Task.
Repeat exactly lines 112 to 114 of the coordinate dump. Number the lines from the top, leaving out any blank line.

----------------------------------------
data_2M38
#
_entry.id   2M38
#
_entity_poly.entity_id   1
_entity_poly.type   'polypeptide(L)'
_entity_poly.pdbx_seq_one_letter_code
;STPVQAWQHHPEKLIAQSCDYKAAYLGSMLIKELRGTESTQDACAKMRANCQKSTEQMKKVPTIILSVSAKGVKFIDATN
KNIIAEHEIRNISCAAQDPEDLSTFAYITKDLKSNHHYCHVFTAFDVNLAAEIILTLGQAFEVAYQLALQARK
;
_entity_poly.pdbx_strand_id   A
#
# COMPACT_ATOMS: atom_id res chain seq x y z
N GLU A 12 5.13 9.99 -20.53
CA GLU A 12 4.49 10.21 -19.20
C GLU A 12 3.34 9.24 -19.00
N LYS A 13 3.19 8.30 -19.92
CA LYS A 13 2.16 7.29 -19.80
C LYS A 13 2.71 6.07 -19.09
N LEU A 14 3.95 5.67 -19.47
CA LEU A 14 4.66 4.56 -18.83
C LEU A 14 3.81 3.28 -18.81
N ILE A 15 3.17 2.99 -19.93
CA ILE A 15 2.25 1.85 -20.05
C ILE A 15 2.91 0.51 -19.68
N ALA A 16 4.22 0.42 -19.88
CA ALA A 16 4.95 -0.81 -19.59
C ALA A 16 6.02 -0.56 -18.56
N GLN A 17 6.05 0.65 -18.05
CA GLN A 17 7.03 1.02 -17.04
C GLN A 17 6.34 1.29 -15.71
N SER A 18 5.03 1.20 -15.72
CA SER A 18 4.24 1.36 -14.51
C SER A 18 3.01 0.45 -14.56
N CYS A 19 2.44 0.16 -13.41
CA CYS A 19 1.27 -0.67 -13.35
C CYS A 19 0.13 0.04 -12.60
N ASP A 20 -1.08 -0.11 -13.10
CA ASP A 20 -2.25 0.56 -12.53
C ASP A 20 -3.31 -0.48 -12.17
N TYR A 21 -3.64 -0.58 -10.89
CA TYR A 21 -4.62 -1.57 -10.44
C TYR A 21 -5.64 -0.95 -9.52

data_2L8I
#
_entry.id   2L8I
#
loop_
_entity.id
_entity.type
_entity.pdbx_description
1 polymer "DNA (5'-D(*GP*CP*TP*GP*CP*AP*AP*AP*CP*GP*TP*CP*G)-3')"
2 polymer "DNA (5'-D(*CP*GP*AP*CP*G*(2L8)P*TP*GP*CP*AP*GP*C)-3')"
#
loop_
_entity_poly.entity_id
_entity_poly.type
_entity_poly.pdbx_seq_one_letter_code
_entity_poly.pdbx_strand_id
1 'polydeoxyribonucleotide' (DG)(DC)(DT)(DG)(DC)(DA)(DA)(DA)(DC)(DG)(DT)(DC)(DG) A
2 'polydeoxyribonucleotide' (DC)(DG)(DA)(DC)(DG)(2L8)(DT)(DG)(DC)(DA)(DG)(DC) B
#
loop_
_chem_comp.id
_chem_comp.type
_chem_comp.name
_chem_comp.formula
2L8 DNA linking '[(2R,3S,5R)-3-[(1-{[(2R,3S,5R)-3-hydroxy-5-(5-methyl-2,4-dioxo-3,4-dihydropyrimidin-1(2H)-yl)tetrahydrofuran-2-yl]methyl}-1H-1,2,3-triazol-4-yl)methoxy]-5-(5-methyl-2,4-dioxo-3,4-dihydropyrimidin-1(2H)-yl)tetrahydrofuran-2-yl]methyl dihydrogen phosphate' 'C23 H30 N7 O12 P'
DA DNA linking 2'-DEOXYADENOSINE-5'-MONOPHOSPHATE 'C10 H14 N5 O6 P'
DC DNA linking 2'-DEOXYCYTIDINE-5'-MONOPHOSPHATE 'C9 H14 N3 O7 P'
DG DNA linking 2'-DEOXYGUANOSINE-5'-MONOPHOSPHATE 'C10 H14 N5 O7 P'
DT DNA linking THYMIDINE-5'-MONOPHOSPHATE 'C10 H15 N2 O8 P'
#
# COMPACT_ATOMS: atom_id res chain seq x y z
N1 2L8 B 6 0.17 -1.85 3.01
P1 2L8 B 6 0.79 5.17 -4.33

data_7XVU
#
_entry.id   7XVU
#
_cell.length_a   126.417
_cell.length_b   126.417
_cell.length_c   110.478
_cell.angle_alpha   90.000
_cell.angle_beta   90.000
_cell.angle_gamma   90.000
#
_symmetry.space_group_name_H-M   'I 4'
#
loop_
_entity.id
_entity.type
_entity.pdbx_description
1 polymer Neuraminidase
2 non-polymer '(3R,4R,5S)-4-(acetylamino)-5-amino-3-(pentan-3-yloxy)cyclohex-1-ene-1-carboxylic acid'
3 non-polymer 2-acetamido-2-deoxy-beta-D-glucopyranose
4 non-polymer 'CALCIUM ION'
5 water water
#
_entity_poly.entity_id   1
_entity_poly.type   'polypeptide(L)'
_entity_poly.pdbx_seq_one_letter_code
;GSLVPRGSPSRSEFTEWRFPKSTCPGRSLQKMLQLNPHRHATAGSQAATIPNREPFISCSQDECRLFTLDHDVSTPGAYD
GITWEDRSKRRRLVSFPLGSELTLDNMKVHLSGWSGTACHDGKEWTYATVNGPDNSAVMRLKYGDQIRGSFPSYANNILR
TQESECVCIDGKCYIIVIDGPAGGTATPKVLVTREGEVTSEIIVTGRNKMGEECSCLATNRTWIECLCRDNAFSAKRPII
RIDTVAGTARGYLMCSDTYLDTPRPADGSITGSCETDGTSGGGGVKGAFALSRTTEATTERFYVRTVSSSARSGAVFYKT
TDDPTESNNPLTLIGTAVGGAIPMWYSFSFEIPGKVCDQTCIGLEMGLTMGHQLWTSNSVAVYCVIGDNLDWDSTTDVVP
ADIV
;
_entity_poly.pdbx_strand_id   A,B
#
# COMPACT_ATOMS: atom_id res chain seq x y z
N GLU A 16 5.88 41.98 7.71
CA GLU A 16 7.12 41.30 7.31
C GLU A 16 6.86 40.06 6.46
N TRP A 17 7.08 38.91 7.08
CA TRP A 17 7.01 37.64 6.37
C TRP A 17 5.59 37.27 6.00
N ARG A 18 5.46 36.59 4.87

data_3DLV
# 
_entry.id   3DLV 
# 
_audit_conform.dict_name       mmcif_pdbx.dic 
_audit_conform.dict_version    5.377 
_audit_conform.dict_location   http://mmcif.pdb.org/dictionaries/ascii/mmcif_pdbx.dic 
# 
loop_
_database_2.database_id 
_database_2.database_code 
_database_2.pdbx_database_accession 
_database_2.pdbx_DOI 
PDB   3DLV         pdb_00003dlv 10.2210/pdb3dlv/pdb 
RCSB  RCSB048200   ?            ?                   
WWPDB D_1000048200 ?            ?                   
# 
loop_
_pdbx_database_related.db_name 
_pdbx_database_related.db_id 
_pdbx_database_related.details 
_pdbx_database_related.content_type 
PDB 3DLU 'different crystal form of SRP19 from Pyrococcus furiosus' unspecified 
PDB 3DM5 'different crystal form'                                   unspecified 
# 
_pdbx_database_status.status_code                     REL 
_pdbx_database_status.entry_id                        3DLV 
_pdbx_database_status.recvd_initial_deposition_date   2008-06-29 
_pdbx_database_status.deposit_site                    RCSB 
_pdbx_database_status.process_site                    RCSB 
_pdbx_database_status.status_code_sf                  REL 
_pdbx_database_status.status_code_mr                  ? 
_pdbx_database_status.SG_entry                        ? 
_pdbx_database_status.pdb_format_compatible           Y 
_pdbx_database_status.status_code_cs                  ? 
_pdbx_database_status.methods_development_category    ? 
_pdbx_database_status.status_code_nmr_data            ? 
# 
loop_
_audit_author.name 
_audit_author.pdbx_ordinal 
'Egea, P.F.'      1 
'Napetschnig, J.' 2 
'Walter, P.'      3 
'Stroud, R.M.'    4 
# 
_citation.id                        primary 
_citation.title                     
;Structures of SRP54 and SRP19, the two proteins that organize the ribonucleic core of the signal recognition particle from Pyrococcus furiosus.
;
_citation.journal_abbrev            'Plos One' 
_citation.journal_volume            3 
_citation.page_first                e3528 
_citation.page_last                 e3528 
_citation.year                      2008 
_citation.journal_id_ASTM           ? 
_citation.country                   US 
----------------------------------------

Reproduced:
# COMPACT_ATOMS: atom_id res chain seq x y z
N GLU A 16 5.88 41.98 7.71
CA GLU A 16 7.12 41.30 7.31